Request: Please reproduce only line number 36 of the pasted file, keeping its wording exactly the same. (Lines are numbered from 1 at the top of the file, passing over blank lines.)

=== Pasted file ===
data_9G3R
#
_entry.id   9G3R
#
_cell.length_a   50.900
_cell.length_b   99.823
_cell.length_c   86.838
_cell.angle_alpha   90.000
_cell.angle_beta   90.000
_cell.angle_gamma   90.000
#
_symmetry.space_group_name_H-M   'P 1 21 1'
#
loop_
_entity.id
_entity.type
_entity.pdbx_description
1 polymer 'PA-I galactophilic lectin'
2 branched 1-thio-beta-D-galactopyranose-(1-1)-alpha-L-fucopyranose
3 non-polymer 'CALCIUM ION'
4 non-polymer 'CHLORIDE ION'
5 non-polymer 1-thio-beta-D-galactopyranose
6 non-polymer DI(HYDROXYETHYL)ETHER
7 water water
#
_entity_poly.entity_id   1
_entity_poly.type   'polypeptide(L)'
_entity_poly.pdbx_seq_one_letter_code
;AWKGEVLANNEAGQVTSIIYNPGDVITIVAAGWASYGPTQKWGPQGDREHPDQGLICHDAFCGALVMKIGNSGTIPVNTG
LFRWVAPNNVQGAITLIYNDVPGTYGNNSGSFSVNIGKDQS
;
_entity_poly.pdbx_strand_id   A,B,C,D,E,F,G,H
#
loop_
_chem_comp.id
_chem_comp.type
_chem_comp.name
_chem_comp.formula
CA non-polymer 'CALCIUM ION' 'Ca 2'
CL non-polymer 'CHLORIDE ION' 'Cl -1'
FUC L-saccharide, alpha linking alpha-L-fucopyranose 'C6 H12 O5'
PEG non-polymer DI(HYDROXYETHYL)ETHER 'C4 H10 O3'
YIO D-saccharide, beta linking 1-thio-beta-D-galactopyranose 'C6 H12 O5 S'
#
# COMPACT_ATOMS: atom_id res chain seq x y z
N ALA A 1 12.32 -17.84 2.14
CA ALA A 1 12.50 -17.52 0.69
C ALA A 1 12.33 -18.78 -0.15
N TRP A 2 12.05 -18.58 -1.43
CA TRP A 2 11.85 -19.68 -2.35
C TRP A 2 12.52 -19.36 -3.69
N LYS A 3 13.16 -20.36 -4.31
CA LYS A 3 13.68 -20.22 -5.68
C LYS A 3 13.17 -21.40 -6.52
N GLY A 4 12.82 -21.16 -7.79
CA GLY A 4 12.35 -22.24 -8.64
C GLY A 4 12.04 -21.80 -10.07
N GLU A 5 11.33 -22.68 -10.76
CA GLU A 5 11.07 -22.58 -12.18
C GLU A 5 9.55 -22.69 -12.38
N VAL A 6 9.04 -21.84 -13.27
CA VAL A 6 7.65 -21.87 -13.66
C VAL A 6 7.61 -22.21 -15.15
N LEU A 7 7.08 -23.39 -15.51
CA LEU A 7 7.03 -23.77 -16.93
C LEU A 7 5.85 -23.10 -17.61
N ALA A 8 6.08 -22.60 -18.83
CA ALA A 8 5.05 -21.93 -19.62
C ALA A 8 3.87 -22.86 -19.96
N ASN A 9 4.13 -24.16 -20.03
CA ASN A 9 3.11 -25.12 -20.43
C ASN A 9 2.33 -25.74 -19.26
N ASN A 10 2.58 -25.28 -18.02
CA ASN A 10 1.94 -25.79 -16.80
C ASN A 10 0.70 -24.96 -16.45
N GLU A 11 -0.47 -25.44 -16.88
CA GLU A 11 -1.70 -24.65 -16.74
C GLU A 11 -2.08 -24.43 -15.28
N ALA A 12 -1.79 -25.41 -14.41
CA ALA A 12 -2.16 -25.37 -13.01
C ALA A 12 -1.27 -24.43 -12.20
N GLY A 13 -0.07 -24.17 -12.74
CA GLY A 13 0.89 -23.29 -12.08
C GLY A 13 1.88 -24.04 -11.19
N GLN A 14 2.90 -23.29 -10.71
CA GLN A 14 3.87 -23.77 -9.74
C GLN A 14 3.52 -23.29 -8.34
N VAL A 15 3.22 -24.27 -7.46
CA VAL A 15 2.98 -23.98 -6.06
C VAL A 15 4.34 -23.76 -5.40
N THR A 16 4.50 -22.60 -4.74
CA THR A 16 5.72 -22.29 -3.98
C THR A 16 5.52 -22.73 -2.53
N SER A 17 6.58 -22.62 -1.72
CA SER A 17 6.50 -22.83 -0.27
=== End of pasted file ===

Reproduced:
_chem_comp.type